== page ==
What if my signs allowed people to see one’s struggle and know it and feel for it? Would there be less shooting? Would we all be more likely to look at someone else, read his story, and think, “Yea, I know what that’s like.”

With our clothing it’s already as if we wear the story we’re trying to portray, right? So why not just wear what you want and then rely on your sign?

My signs would be helpful in traffic. My car is where I say the most terrible things I’d never say to anyone out loud. And I know it’s bad. If I could read the struggle (let’s ignore the obvious concerns about driver safety for a second) someone has, I might be less apt to be angry about a shitty lane change or more willing to let someone in front of me. I might be less likely to yell to my Corolla but really to that other driver, “F you you f-er.” Because who would actually say that to someone who is a human, good person who goes through the hard parts of life? Only a monster.

This might be one of the reasons I like The Bachelor shows so much. Everyone has his or her neat little story. Rachel was the bachelorette who hadn’t found a guy who would commit. Dean is the one who has the weird daddy issues. Nick kept getting rejected. I think ABC coaches each person to form his or her story and then asks all people to stick to their respective tales of woe. There’s no room for nuance in Bachelor Nation. We viewers can’t handle it.

I guess since this will never happen, maybe we should all just live in a way that each person we encounter has struggles and does good things. And, we should live in a way that our “good things” parts of our signs are something we’re proud for others to read, even Ghandi’s ghost.

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5 thoughts on “An Impractical Way of Improving the World

  1. I love this! I would support your movement. “We soften when we know someone is going through something” I think we could build on this.
    what kind of material would the signs be made of? Would it require a whole lot of laminating? I LOVE to laminate.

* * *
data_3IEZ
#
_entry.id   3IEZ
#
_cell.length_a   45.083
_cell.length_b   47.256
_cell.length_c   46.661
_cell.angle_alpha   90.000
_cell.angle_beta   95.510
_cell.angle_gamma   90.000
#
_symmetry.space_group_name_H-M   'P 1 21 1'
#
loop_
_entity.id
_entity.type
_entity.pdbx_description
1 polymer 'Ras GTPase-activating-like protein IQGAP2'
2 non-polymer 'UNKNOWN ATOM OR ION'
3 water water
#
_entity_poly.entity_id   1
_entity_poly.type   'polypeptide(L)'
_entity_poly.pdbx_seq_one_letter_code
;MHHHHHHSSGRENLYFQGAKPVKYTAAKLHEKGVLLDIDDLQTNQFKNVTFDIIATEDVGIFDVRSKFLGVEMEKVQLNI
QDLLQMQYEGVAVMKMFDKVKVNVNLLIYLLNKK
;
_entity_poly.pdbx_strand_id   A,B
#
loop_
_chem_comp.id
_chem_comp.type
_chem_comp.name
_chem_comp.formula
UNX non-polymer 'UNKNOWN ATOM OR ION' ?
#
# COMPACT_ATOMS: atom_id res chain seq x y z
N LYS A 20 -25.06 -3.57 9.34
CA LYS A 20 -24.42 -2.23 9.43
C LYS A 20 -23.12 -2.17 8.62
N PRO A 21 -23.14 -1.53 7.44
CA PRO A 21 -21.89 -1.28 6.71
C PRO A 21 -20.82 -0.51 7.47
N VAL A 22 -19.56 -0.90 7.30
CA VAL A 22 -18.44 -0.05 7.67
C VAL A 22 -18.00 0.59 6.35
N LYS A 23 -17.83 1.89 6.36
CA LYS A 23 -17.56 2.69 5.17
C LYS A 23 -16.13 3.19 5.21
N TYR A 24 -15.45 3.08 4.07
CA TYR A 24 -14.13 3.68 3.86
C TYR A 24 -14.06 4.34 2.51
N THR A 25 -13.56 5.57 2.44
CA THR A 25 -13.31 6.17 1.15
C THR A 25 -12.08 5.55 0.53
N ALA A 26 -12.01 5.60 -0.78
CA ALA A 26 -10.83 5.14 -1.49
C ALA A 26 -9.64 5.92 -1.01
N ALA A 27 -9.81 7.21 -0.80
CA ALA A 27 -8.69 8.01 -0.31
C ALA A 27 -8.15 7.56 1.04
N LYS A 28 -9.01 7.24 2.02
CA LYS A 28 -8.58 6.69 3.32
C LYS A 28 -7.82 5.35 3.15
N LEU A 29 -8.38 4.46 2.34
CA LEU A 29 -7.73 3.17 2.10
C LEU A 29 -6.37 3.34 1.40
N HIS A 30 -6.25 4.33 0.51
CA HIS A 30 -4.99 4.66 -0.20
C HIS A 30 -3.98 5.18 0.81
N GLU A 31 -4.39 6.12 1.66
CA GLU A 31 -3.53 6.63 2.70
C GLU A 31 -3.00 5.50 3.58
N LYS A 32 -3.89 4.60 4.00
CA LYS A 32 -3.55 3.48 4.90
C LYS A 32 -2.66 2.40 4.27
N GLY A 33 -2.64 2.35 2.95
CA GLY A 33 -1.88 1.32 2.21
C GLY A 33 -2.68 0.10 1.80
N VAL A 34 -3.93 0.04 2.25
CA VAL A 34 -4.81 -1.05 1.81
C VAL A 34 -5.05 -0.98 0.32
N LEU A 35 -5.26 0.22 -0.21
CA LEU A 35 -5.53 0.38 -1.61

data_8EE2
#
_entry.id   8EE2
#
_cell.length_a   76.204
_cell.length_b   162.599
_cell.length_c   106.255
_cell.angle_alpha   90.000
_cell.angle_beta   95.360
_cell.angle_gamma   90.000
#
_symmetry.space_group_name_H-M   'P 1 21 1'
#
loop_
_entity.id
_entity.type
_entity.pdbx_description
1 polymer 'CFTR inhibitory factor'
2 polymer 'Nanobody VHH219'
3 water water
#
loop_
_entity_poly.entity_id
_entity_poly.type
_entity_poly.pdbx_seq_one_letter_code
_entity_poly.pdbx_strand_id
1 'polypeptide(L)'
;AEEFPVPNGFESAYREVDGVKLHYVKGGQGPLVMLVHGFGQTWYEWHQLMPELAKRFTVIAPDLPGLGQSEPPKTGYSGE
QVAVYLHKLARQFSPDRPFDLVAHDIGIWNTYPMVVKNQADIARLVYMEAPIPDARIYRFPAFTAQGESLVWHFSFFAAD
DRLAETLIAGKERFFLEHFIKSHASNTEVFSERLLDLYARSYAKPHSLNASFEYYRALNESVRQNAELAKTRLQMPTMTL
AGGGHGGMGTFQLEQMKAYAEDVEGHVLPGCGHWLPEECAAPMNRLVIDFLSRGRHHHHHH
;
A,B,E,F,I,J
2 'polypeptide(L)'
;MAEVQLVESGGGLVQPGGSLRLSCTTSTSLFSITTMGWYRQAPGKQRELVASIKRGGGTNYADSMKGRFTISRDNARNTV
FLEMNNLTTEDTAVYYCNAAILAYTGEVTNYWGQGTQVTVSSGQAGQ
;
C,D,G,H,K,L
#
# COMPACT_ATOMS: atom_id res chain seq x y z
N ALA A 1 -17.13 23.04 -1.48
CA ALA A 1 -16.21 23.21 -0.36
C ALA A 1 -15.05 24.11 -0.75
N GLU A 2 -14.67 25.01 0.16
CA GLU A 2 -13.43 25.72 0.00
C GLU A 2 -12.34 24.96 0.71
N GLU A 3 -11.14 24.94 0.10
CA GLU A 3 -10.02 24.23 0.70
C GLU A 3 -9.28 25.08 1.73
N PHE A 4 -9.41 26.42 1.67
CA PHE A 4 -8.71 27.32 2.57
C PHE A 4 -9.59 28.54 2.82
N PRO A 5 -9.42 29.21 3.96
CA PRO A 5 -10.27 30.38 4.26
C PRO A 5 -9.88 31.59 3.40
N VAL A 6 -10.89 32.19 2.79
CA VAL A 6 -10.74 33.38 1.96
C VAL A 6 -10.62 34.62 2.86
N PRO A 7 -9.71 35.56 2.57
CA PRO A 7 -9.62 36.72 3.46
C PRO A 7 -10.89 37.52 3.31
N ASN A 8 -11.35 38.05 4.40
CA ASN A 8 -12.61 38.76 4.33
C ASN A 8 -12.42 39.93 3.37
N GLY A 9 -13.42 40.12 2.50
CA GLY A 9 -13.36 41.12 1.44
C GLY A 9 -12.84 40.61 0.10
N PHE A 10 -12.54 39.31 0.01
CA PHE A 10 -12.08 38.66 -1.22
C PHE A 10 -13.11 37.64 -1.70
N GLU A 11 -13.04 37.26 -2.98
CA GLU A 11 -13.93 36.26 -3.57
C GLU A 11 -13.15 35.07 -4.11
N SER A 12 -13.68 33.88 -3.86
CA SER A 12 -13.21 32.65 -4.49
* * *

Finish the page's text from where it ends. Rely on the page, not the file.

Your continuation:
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  2. I like your impractical idea of signs, it would help make us aware of each others ‘commonness’, everyone has ups and downs, bad times as well as good. We need to be reminded that it’s not Republicans against Democrats, whites against blacks, etc. but that we are all in this together and we share so many of the same feelings and experiences. Compromise, forgive, explain, have mercy, teach, understand and get along. I think that’s what we all, all, need to do to make this a better world. Here is where I break into “We are the world, we are the people….. “

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  3. A “sign” I try to display everyday is a simple smile. No heavy lifting, no laminating, no upkeep really except for a toothbrush and floss (that’s for you, Mo). I love your perspective Amanda, and Kevin Costner too! I especially like to flash my sign at unsuspecting strangers who are unsure, sometimes, how to react. Mostly, as they read my sign they display their own sign by returning a smile and I feel that we’ve connected on a level that can only make our respective days better. A fabulous little “sign of the times” that we all carry within and need to pull out more often!
    AC
    (Btw-you have one of the best smiles ever :))

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  4. Pingback: Let There B More Love | Write, Amandy